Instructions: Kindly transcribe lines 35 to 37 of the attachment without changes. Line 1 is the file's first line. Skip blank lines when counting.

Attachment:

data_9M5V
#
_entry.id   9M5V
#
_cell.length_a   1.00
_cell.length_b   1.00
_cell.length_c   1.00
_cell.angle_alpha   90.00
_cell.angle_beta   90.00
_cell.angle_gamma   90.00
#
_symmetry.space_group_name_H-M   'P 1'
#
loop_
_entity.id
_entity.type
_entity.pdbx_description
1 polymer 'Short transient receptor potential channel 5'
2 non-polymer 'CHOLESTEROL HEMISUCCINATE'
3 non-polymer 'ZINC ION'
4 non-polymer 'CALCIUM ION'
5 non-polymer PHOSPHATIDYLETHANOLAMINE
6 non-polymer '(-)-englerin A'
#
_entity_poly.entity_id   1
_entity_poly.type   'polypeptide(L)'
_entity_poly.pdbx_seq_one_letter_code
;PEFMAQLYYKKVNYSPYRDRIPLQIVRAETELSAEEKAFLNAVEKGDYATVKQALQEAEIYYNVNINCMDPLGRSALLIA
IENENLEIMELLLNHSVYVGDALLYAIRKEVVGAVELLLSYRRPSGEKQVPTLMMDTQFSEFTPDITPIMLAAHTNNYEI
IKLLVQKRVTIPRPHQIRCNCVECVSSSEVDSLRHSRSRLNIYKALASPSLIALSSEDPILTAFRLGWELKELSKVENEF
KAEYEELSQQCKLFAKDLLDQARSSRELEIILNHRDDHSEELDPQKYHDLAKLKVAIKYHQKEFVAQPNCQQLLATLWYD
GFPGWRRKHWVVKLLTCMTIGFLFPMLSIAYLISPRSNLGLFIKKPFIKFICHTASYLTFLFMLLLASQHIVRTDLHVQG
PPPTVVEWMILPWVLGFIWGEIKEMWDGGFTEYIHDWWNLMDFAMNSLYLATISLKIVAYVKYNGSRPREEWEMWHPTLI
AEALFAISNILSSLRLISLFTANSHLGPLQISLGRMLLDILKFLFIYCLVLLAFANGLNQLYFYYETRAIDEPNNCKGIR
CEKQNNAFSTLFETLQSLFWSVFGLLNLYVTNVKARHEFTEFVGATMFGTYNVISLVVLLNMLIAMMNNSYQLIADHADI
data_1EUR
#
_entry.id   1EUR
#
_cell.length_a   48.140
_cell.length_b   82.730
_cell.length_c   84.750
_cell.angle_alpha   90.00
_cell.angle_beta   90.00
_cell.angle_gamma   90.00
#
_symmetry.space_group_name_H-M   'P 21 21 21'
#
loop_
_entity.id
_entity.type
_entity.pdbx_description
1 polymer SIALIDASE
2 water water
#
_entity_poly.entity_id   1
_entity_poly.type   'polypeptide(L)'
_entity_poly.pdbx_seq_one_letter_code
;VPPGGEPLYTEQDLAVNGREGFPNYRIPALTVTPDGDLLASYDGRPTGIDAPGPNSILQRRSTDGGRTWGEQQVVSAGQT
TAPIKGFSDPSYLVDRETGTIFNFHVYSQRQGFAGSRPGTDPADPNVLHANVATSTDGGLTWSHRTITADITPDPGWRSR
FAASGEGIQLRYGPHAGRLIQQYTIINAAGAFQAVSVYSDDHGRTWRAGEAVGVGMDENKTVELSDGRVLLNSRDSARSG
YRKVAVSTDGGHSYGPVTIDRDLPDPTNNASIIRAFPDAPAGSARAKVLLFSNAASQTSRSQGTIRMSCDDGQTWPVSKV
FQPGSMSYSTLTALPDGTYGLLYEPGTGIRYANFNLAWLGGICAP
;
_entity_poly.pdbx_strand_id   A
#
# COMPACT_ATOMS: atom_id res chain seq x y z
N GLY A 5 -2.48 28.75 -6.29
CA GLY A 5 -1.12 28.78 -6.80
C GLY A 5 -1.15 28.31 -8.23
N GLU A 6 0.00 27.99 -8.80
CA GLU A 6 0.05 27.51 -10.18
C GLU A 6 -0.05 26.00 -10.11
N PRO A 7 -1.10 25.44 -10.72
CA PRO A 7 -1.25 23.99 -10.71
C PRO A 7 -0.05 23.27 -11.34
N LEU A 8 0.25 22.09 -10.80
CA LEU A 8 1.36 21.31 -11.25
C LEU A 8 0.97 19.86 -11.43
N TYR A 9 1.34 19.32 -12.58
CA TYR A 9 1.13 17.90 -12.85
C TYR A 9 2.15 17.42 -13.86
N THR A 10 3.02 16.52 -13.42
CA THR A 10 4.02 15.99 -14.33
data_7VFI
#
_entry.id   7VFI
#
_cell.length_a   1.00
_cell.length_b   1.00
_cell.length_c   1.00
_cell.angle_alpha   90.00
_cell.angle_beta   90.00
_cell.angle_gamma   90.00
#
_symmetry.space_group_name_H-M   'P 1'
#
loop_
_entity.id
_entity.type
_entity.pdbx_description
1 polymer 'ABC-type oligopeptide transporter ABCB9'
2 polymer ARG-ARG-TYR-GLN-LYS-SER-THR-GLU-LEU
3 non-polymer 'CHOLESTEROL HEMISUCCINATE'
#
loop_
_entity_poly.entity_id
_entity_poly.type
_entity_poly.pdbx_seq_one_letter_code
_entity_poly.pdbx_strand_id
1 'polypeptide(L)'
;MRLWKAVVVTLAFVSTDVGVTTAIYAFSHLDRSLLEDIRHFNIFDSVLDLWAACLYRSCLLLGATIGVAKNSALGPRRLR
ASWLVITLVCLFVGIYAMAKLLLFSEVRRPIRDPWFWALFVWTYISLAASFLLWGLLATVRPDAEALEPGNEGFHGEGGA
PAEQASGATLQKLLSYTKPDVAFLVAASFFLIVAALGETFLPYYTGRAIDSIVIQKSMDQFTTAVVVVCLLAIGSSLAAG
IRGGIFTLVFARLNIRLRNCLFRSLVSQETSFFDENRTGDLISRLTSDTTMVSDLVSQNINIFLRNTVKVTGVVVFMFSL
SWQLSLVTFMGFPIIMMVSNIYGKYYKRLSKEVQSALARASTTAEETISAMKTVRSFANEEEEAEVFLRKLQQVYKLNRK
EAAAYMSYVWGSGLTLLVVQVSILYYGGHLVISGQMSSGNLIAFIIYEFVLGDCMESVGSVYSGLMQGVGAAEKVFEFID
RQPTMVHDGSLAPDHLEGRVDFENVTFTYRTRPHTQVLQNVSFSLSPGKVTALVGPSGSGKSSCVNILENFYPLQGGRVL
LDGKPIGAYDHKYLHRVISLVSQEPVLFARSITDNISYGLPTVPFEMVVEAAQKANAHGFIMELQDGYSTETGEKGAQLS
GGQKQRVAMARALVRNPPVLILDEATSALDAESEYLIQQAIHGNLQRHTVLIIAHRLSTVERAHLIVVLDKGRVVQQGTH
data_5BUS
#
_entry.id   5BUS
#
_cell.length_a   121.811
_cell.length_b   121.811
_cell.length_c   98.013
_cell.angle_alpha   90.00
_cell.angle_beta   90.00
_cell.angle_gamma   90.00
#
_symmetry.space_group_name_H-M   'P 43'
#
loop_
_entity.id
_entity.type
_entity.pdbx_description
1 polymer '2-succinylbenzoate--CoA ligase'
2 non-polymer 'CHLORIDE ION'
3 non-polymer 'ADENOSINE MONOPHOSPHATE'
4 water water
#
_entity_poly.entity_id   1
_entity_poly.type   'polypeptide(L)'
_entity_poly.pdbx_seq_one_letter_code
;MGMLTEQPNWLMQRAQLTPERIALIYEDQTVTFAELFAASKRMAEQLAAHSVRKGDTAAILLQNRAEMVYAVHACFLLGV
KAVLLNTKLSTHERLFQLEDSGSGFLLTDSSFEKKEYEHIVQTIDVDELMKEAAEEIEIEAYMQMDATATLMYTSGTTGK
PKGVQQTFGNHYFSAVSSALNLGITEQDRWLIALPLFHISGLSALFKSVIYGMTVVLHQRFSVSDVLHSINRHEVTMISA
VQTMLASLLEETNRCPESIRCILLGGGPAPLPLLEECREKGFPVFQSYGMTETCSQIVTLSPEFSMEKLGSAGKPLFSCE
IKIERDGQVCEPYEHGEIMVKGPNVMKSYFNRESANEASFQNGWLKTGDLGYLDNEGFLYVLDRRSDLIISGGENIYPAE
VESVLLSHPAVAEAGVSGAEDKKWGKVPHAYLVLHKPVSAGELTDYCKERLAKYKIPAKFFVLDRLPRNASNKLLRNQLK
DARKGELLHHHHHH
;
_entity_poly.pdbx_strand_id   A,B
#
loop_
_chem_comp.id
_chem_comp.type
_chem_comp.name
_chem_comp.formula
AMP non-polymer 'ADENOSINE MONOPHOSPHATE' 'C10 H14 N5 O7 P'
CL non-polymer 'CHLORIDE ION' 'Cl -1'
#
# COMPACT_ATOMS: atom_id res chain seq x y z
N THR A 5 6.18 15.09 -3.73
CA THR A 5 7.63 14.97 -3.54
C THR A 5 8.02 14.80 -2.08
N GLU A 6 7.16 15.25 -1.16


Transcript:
CEKQNNAFSTLFETLQSLFWSVFGLLNLYVTNVKARHEFTEFVGATMFGTYNVISLVVLLNMLIAMMNNSYQLIADHADI
data_1EUR
#